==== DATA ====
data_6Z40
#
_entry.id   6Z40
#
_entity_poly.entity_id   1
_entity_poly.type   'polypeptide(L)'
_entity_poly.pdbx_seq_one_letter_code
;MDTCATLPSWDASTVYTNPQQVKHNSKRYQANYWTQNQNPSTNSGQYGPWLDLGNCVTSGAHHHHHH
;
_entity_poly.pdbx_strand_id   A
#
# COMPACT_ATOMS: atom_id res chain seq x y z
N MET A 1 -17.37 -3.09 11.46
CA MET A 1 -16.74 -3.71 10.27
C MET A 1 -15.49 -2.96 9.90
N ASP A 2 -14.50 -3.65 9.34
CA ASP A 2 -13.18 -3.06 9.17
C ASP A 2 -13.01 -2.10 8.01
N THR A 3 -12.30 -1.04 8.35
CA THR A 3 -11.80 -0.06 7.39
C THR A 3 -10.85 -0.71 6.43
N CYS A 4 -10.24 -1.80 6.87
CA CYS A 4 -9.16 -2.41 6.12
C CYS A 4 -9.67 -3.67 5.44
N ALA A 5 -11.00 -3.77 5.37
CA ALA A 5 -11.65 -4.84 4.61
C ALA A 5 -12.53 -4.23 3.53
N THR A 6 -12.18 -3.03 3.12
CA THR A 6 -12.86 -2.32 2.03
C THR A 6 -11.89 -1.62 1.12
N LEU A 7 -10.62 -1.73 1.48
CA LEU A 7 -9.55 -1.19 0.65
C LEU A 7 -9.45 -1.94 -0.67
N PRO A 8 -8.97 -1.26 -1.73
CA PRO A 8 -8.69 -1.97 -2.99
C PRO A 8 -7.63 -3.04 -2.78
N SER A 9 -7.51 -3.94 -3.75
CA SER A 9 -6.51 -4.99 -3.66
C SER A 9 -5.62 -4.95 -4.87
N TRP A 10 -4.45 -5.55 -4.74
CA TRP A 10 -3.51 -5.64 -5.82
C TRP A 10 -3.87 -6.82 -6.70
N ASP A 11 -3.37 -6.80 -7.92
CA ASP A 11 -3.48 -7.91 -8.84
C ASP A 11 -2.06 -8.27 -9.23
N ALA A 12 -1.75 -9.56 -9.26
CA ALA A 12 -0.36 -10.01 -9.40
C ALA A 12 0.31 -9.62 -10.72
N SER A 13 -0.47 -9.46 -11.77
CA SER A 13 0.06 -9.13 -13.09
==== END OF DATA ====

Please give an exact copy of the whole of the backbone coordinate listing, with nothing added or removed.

data_6Z40
#
_entry.id   6Z40
#
_entity_poly.entity_id   1
_entity_poly.type   'polypeptide(L)'
_entity_poly.pdbx_seq_one_letter_code
;MDTCATLPSWDASTVYTNPQQVKHNSKRYQANYWTQNQNPSTNSGQYGPWLDLGNCVTSGAHHHHHH
;
_entity_poly.pdbx_strand_id   A
#
# COMPACT_ATOMS: atom_id res chain seq x y z
N MET A 1 -17.37 -3.09 11.46
CA MET A 1 -16.74 -3.71 10.27
C MET A 1 -15.49 -2.96 9.90
N ASP A 2 -14.50 -3.65 9.34
CA ASP A 2 -13.18 -3.06 9.17
C ASP A 2 -13.01 -2.10 8.01
N THR A 3 -12.30 -1.04 8.35
CA THR A 3 -11.80 -0.06 7.39
C THR A 3 -10.85 -0.71 6.43
N CYS A 4 -10.24 -1.80 6.87
CA CYS A 4 -9.16 -2.41 6.12
C CYS A 4 -9.67 -3.67 5.44
N ALA A 5 -11.00 -3.77 5.37
CA ALA A 5 -11.65 -4.84 4.61
C ALA A 5 -12.53 -4.23 3.53
N THR A 6 -12.18 -3.03 3.12
CA THR A 6 -12.86 -2.32 2.03
C THR A 6 -11.89 -1.62 1.12
N LEU A 7 -10.62 -1.73 1.48
CA LEU A 7 -9.55 -1.19 0.65
C LEU A 7 -9.45 -1.94 -0.67
N PRO A 8 -8.97 -1.26 -1.73
CA PRO A 8 -8.69 -1.97 -2.99
C PRO A 8 -7.63 -3.04 -2.78
N SER A 9 -7.51 -3.94 -3.75
CA SER A 9 -6.51 -4.99 -3.66
C SER A 9 -5.62 -4.95 -4.87
N TRP A 10 -4.45 -5.55 -4.74
CA TRP A 10 -3.51 -5.64 -5.82
C TRP A 10 -3.87 -6.82 -6.70
N ASP A 11 -3.37 -6.80 -7.92
CA ASP A 11 -3.48 -7.91 -8.84
C ASP A 11 -2.06 -8.27 -9.23
N ALA A 12 -1.75 -9.56 -9.26
CA ALA A 12 -0.36 -10.01 -9.40
C ALA A 12 0.31 -9.62 -10.72
N SER A 13 -0.47 -9.46 -11.77
CA SER A 13 0.06 -9.13 -13.09